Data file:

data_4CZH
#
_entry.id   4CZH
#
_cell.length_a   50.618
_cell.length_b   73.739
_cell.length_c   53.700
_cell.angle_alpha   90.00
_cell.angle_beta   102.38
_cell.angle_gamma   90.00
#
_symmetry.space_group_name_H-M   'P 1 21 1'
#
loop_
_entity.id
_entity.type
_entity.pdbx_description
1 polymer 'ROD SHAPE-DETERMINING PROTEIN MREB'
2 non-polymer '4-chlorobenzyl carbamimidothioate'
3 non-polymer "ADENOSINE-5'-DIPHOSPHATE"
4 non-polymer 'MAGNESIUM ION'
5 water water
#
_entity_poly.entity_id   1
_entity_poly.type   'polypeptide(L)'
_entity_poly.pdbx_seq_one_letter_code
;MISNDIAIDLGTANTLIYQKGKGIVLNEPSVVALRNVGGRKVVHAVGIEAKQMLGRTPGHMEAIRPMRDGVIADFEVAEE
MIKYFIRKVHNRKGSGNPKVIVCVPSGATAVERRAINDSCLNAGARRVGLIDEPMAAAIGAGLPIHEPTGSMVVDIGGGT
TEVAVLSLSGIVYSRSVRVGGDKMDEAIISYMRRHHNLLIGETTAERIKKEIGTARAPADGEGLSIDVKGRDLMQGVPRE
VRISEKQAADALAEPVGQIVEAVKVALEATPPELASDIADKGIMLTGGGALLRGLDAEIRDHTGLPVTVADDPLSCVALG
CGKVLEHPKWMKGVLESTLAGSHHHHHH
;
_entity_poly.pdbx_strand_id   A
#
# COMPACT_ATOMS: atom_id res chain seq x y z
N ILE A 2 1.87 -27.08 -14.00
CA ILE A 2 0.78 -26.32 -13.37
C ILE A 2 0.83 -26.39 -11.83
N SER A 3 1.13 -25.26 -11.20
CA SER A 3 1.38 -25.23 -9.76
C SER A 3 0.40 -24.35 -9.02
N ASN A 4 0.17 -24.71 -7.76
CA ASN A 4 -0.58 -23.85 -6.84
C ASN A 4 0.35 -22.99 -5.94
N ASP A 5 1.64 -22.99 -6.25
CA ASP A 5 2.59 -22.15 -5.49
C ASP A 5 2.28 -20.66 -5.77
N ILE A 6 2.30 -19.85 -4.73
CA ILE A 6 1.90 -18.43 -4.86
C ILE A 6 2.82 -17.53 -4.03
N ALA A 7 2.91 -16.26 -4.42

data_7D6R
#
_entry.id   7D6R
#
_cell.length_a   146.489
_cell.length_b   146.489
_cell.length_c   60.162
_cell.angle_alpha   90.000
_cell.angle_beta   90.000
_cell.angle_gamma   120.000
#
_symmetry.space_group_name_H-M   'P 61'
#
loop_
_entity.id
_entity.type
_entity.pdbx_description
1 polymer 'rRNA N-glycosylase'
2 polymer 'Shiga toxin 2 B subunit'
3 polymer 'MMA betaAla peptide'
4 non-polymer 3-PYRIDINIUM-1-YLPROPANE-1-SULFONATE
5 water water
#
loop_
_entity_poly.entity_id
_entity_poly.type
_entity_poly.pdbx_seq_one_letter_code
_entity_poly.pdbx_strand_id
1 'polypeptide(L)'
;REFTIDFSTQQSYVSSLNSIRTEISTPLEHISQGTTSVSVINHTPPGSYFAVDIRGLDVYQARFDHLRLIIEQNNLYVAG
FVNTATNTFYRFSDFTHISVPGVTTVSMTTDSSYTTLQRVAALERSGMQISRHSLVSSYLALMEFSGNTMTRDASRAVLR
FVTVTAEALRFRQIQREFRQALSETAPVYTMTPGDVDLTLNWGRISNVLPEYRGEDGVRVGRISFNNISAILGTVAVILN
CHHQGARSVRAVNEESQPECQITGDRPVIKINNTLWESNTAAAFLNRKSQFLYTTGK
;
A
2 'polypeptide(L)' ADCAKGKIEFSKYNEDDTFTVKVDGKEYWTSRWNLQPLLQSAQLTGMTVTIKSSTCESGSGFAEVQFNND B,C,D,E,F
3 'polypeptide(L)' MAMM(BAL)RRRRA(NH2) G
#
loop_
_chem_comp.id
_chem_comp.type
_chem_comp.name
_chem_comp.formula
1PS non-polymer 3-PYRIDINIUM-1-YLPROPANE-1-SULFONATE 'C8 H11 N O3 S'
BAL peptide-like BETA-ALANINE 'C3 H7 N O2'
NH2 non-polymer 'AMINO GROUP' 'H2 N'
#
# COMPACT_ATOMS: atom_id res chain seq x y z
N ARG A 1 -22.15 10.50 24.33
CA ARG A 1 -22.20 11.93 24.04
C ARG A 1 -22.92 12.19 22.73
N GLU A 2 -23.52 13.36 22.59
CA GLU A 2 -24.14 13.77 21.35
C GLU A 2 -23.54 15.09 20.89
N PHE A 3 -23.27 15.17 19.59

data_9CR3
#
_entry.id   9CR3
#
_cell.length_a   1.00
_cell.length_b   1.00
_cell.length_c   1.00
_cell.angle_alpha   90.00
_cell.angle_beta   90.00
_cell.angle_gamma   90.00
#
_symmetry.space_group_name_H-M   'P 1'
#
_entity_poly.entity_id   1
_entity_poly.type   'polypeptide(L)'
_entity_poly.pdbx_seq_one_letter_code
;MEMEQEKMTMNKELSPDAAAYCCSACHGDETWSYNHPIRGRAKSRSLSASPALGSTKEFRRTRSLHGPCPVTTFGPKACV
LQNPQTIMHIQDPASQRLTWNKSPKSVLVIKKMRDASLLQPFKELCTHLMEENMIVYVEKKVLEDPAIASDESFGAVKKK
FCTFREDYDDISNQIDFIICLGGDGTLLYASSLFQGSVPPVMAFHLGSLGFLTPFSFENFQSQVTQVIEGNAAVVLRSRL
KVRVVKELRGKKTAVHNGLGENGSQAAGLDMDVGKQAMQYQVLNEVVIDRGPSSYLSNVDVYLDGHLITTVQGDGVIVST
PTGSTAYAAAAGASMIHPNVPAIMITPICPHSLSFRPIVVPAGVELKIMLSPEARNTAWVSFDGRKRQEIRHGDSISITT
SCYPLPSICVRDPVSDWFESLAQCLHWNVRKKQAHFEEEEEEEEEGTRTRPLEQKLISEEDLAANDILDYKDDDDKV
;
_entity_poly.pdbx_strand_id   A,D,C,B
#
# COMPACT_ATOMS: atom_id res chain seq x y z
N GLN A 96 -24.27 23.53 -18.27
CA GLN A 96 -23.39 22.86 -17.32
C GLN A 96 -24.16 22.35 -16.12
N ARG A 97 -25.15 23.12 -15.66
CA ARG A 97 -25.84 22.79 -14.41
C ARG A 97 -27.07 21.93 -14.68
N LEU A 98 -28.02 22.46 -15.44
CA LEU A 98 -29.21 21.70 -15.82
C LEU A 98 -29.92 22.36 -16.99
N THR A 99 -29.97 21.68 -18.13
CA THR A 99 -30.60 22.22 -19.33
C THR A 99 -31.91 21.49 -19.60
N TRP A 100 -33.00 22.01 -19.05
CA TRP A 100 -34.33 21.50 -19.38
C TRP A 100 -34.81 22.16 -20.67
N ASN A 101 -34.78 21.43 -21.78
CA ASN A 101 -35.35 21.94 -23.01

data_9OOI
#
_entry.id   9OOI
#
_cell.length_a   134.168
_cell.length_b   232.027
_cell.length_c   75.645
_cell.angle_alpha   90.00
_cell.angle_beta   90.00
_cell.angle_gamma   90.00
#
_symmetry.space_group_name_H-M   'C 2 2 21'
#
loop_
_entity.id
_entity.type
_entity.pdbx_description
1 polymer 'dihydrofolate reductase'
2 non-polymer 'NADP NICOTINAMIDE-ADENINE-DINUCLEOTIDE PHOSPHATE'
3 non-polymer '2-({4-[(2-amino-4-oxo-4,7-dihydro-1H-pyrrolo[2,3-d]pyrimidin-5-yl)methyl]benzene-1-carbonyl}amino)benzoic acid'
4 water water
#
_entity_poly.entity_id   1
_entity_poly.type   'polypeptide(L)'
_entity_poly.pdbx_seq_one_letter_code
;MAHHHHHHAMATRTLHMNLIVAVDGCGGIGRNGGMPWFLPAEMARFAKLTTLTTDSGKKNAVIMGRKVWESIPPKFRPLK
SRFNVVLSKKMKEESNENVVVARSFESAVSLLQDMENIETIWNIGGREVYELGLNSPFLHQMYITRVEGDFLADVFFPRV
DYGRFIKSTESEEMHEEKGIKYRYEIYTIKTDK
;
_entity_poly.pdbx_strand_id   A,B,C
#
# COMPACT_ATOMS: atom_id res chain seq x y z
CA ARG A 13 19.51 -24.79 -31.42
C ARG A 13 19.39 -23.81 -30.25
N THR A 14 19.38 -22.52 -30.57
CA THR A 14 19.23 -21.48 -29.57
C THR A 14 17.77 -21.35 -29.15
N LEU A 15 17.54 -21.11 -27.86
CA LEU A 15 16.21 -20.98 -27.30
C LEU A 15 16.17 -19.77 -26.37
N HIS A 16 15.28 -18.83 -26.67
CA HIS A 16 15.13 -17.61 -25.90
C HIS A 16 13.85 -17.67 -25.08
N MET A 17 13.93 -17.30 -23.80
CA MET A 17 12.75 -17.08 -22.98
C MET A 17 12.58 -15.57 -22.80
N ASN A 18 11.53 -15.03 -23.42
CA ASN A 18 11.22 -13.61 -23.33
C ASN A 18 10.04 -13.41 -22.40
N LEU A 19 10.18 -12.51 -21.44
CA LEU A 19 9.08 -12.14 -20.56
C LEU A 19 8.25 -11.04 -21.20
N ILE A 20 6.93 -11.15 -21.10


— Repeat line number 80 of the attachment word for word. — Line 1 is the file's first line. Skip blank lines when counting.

1 'polypeptide(L)'